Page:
In Kenya, the COVID-19 pandemic has dried up ecotourism, cutting off sources of funding that help protect wildlife and pay an income to communities working to preserve nature.
However, forgiving a share of Kenya’s hefty foreign debt, in exchange for the government devoting those resources to fighting climate change threats and biodiversity loss, could tackle several big problems at once, researchers said yesterday.
“As part of pandemic economic rescue packages, governments have an opportunity to address simultaneously the crises of debt, climate and biodiversity destruction,” researchers from the London-based International Institute for Environment and Development (IIED) wrote in a report, Tackling the Triple Crisis.
It ranks countries that would benefit most from such “debt swaps” based on their vulnerability to climate change, richness of biodiversity, indebtedness and creditworthiness.
At the top of the list are Cape Verde — an island nation off the coast of West Africa — Vietnam, Honduras, Kenya, Nicaragua and Papua New Guinea.
For example, in Vietnam, swapping debt for nature and climate protection could help farmers in the Mekong Delta — a major food-growing area at high risk of sea level rise — switch to salt-tolerant crop varieties, said IIED chief economist Paul Steele, coauthor of the report.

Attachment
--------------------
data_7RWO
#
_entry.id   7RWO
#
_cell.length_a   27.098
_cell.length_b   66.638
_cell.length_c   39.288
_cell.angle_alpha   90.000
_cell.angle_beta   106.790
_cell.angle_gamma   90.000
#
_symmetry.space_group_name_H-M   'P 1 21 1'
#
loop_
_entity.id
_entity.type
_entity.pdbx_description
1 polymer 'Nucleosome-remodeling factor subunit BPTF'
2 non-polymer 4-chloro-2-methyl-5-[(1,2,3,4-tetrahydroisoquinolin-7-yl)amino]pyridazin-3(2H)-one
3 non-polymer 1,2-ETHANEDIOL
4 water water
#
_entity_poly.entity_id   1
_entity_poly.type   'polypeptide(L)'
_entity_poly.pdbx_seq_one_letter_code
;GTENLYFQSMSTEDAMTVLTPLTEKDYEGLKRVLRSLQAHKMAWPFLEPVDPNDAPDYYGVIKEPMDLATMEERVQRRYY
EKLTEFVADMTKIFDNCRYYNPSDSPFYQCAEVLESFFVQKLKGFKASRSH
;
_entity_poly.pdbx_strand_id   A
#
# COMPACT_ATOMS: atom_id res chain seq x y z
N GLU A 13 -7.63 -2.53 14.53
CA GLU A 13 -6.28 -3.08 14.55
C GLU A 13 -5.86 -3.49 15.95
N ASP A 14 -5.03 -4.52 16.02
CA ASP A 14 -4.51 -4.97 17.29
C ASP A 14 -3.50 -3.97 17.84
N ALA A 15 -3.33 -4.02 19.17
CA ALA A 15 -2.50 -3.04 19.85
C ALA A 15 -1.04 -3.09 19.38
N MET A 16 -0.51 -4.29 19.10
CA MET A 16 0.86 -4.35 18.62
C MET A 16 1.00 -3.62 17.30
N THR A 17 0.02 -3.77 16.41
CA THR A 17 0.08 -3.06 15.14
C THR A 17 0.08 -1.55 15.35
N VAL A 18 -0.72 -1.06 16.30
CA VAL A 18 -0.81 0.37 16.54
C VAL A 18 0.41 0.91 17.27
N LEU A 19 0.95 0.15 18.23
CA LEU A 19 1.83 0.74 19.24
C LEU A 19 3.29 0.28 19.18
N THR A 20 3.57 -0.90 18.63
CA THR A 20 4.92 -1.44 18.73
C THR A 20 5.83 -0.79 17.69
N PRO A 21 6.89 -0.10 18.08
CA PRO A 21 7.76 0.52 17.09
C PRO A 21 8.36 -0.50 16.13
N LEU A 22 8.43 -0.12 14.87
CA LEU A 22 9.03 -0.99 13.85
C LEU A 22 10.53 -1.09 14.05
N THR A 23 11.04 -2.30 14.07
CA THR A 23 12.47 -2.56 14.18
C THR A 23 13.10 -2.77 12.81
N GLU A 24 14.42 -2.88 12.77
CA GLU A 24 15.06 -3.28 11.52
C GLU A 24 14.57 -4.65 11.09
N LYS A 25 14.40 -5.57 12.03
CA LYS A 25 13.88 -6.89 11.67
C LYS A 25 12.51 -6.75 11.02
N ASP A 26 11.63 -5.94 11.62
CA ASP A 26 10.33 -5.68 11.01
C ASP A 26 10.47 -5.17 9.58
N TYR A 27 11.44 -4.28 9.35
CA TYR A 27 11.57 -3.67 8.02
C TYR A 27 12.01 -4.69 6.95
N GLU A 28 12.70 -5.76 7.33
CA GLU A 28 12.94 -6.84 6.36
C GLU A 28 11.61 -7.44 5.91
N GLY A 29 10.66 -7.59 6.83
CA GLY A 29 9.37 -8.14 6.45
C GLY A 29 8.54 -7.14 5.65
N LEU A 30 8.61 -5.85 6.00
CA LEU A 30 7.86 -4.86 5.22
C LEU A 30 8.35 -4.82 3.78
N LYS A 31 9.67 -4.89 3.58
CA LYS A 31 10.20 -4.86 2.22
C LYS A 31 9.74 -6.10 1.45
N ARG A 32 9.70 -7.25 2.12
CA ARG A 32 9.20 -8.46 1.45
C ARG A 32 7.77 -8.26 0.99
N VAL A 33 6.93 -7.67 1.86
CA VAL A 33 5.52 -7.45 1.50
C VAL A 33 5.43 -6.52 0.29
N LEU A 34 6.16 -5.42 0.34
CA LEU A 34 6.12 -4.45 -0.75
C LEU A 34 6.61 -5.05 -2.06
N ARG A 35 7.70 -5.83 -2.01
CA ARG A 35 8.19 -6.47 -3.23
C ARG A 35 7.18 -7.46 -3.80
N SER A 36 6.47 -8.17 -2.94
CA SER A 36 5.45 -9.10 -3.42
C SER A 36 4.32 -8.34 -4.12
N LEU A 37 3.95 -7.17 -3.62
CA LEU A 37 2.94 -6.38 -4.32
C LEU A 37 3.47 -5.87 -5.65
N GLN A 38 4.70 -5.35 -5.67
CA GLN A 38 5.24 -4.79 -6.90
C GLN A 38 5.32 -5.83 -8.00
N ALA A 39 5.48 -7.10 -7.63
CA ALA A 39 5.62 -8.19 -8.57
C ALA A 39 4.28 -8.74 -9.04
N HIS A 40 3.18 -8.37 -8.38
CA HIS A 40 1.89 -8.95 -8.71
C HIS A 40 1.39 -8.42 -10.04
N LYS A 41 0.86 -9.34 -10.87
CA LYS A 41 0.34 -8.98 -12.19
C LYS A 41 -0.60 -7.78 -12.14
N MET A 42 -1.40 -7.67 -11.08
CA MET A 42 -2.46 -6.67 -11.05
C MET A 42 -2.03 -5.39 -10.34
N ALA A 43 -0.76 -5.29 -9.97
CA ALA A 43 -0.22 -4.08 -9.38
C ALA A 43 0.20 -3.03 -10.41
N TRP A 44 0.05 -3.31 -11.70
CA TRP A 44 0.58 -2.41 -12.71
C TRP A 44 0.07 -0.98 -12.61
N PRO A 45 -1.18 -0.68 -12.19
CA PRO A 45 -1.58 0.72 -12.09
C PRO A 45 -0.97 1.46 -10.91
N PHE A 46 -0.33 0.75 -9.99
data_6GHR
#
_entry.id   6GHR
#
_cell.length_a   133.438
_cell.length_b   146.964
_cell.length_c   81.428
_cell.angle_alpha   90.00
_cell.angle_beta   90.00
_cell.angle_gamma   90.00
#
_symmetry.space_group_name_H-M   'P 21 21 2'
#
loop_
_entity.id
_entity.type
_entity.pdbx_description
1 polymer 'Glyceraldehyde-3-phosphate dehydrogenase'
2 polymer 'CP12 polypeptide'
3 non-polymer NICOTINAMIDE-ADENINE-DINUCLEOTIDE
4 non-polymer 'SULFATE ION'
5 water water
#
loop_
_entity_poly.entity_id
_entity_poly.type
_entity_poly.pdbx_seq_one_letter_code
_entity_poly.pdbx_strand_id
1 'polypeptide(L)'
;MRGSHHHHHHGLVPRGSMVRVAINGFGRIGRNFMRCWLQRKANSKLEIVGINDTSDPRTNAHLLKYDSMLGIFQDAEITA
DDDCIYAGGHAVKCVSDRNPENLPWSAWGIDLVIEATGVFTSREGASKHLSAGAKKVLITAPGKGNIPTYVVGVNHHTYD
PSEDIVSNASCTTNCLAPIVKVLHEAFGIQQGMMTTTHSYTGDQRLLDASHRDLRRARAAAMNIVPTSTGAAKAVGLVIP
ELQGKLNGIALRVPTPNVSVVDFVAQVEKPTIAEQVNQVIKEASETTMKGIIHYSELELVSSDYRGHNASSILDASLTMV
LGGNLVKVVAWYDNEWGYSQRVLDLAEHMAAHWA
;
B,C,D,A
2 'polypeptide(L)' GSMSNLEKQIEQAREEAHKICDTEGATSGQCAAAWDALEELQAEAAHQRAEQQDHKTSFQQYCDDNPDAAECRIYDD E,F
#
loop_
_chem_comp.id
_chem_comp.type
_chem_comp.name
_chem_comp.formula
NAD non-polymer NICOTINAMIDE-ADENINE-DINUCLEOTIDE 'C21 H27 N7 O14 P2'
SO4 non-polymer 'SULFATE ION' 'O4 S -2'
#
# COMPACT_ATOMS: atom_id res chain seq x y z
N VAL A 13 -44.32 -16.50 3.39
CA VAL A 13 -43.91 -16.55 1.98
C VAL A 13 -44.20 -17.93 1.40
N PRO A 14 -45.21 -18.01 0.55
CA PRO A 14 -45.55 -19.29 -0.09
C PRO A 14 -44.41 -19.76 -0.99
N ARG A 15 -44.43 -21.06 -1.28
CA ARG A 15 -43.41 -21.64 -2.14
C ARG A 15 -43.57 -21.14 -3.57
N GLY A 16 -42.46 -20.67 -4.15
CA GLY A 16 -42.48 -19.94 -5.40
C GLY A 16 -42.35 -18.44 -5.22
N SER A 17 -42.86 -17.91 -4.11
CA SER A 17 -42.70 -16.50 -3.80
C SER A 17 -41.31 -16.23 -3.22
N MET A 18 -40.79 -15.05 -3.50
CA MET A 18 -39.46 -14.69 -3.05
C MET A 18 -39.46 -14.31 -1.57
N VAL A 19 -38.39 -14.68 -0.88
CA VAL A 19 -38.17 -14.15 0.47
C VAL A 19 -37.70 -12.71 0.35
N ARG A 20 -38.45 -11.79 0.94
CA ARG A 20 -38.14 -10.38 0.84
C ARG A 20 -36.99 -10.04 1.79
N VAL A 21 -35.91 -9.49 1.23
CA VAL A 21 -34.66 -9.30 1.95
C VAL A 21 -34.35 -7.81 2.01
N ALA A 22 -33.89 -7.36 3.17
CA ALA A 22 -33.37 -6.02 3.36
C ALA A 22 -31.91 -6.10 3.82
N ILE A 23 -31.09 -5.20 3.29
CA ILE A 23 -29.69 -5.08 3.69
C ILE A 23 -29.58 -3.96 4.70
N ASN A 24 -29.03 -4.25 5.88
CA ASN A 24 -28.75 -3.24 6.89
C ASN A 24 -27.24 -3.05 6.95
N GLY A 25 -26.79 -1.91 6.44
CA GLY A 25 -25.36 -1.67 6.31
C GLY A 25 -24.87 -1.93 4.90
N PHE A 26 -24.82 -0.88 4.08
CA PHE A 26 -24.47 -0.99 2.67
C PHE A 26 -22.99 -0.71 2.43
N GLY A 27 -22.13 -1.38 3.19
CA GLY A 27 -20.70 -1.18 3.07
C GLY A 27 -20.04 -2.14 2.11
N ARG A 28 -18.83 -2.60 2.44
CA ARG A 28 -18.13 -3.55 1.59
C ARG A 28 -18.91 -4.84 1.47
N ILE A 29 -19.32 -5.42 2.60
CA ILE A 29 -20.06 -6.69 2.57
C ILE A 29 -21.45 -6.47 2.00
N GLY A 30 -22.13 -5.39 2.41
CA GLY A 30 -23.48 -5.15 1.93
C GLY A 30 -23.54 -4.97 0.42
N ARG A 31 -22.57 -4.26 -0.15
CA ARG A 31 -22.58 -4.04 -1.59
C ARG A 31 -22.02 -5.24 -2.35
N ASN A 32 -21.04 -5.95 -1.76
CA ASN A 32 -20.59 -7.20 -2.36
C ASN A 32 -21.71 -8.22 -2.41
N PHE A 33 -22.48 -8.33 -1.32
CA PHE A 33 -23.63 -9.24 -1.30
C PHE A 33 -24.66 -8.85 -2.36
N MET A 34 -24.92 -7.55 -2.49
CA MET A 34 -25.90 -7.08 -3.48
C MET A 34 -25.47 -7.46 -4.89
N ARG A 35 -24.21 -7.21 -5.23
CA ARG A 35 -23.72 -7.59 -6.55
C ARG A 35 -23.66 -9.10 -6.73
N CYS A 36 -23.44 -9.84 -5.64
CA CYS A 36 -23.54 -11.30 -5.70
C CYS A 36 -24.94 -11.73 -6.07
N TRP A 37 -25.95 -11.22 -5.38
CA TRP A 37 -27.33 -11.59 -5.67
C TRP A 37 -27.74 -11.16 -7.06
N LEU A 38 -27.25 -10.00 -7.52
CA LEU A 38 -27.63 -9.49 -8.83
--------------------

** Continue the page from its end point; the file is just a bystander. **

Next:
Opening up budget space could also expand a government effort that pays farmers, particularly in the poorest indigenous communities, to plant trees and conserve forests, he said.
Most of the US$8 trillion in debt owed by developing nations last year was held by wealthy countries in the Organisation for Economic Co-operation and Development, China and large asset managers, which all might have good reason to consider such swaps, he said.
China is the host of the next Convention on Biological Diversity summit, delayed until next year, which aims to increase finance for nature protection, among other goals.
As the biggest holder of bilateral debt with developing nations, China could set an example by testing out debt swaps, and recently mentioned them at an Asian Infrastructure Investment Bank meeting, Steele said.
Asset managers facing debt write-offs as a result of the downturn linked to the pandemic might opt to put them to productive use — which could both support ailing economies and reduce the need for more debt relief in the future, Steele said.
Some investors that have made commitments to net-zero emissions by 2050 could also consider debt swaps as part of their broader mission, he added.
Debt-for-nature and debt-for-climate swaps are a relatively new idea.
The Seychelles in 2018 signed a US$27 million deal brokered through The Nature Conservancy, with the freed-up cash going to set up a big marine reserve, Steele said.
Similar agreements might particularly suit other small island developing states in the Caribbean or Pacific with large debt, high climate vulnerability and rich biodiversity, he said.
In all the swaps, money would be made available for climate and nature protection under a “results-based” payment system, in which the debtor nation must do what it promises to obtain the debt relief, Steele said.
While Britain no longer holds much developing-country debt after forgiving most of it decades ago, as the host of next year’s major UN climate summit it could put pressure on creditors in London’s financial center to participate in such swaps, he added.